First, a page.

Tuesday, 31 March 2009

Looming - a literary magazine, anno 1934, issue 1

I happen to have the complete set of twelve issues of the Estonian literary magazine Looming for the year 1934. So over several blog articles, to make the information more digestible, I will highlight some of the contents of this magazine for that year.

Looming [pronounced: LAW-mink] was founded in 1923 by Friedebert Tuglas, as celebrated in other blog articles here. So by 1934, it was an established magazine. The covers of the 1934 issues had the word "Looming" (Creative Endeavour or Creation) in alternate black and red capitals letters, then an overview of the contents, in the same way as the Finland-Swedish literary magazine Horisont used to do in the 1970s and 1980s. Many of the editors and regular contributors were of a left-wing persuasion, social democrats for the most. These included the Modernist poet Johannes Vares, pseudonym Barbarus, who later committed suicide in 1946, after having been made puppet prime-minister of the Estonian Soviet Socialist Republic not long before; and Johannes Semper, who became the Minister of Education under the same arrangement, but survived. In 1934, these two were still very impressed by French Modernist poetry.

Obviously, Estonian intellectuals of all persuasions had noticed the rise of Hitler the previous year. And Barbarus' poem in issue 1/1934 had echoes of a crossroads; Cain and Abel were mentioned, and the idea of blood-thirstiness. Johannes Schütz also wrote poetry there; he later Estonified his surname to Sütiste - and continued to publish poetry in Looming. Major Estonian prose author Eduard Vilde had just died the previous year; there were articles about his works, visiting his grave, etc. The issue is 116 pages long. In this issue, most of the poetry, prose and reviews are home-grown Estonian ones.

And the editors sent a questionnaire round to authors with three questions:

1) Towards which country's sphere of influence would you prefer we orientate ourselves? Where do you hope that impulses for our intellectual life will come from?

2) Which foreign language would you prefer to be promoted in Estonia, and which language would you like to see as first foreign language in our schools?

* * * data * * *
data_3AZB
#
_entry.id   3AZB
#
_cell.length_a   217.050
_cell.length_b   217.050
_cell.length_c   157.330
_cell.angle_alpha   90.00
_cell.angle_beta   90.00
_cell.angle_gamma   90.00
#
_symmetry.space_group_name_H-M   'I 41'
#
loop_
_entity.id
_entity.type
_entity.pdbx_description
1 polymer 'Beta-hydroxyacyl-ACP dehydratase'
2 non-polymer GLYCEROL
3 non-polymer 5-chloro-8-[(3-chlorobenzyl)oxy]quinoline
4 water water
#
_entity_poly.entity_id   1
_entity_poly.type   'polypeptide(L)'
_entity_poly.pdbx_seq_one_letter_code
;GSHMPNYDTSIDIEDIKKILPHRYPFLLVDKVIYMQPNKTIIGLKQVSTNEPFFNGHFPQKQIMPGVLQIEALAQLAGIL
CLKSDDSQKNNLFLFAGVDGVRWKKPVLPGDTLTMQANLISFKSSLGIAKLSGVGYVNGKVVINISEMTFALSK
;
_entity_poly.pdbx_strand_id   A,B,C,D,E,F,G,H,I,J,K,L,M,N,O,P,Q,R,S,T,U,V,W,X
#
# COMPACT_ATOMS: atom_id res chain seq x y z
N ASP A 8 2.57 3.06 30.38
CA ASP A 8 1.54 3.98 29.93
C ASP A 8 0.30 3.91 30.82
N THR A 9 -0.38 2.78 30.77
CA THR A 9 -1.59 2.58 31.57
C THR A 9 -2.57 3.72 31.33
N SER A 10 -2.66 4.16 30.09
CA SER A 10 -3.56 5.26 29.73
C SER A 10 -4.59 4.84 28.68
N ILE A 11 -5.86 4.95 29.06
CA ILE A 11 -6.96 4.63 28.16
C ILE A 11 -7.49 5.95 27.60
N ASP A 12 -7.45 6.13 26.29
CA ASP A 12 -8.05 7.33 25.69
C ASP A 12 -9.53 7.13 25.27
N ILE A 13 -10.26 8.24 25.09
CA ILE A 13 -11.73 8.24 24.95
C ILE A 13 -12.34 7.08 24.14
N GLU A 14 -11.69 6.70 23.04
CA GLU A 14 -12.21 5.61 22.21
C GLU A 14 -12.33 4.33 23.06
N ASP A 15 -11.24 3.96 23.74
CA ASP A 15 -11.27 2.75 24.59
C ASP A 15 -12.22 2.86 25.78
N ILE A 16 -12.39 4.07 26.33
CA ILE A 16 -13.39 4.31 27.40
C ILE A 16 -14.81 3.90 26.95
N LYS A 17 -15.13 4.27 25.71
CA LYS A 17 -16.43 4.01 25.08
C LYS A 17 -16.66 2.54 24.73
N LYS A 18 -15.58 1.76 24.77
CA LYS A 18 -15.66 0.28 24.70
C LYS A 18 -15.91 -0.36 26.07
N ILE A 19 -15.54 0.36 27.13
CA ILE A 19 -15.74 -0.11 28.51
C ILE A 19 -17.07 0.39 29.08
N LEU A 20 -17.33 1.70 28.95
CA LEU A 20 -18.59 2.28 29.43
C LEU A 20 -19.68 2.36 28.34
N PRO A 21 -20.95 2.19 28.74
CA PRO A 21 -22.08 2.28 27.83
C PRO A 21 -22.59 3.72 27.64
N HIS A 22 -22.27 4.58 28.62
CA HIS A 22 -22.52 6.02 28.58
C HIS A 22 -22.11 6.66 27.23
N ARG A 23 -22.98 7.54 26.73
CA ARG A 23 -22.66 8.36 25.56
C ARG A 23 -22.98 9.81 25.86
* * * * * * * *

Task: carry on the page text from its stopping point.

3) How desirable or undesirable do you regard the recent enforced cultural orientation in the direction of Germany or Russia for the future of an independent Estonia?

Sensible questions for the epoch, answered at length by three Estonians, author Bernhard Linde (47 years old), historian Peeter Treiberg (39), and poet and academic Gustav Suits (50). Suits, being a rather professorial type and a renowned poet, increased the number of questions off his own bat to seven. He ends his reply with:

7) A propos of Sweden. As we have such a clear tendency to cultivate Germanic languages and cultures, let us not forget the merits of the Swedish language and Scandinavian culture.

As the replies by these three are so long, I'll have to stop here and read them in detail. But suffice it to say that the Zeitgeist was very much in evidence!


David McDuff said...

>>the recent enforced cultural orientation in the direction of Germany or Russia<<

It wasn't much of a choice, was it? No wonder Swedish seemed attractive.

Eric Dickens said...

The bound photo is fine. I only have the latter half of 1934 in such an orange binding, but I hope I have given the idea that this mag was already alive and kicking back then.

As Estonian periodicals suffered mass destruction, as already described in the context of books and axes, anything still available is a miracle.

But what strikes me is that these issues from almost 75 years ago are not at all old-fashioned or stuffy. To me, Looming looked then like a lively mag, similar to international ones such as BLM (defunct, alas), Horisont, Vinduet, Nuori Voima, Parnasso, Hjärnstorm, Ariel, Lyrikvännen, 00-tal, Karogs, Die Horen, De Revisor, Deus ex Machina, Chapman, F-ART (don't laugh; this is a serious Polish mag), Nya Argus, De Tweede Ronde, London Magazine, Stand, Bzlletin, De Brakke Hond, Ons Erfdeel, Dietse Warande en Belfort, Revolver, and the presumbaly hundreds of other serious literary magazines, often produced on a low budget, from throughout Europe, ones that are not easily available beyond subscription, even in the best-stocked bookshops throughout that same region.

David McDuff said...

There aren't so many literary magazines of that kind still around in the U.K., are there? There are more in the U.S., where journals like Paris Review and Parnassus and smaller magazines like Absinthe are still active. The Literary Review recently published a large all-Danish issue. It really makes nonsense of the claims sometimes heard that U.S. publishing is basically hostile to translations.

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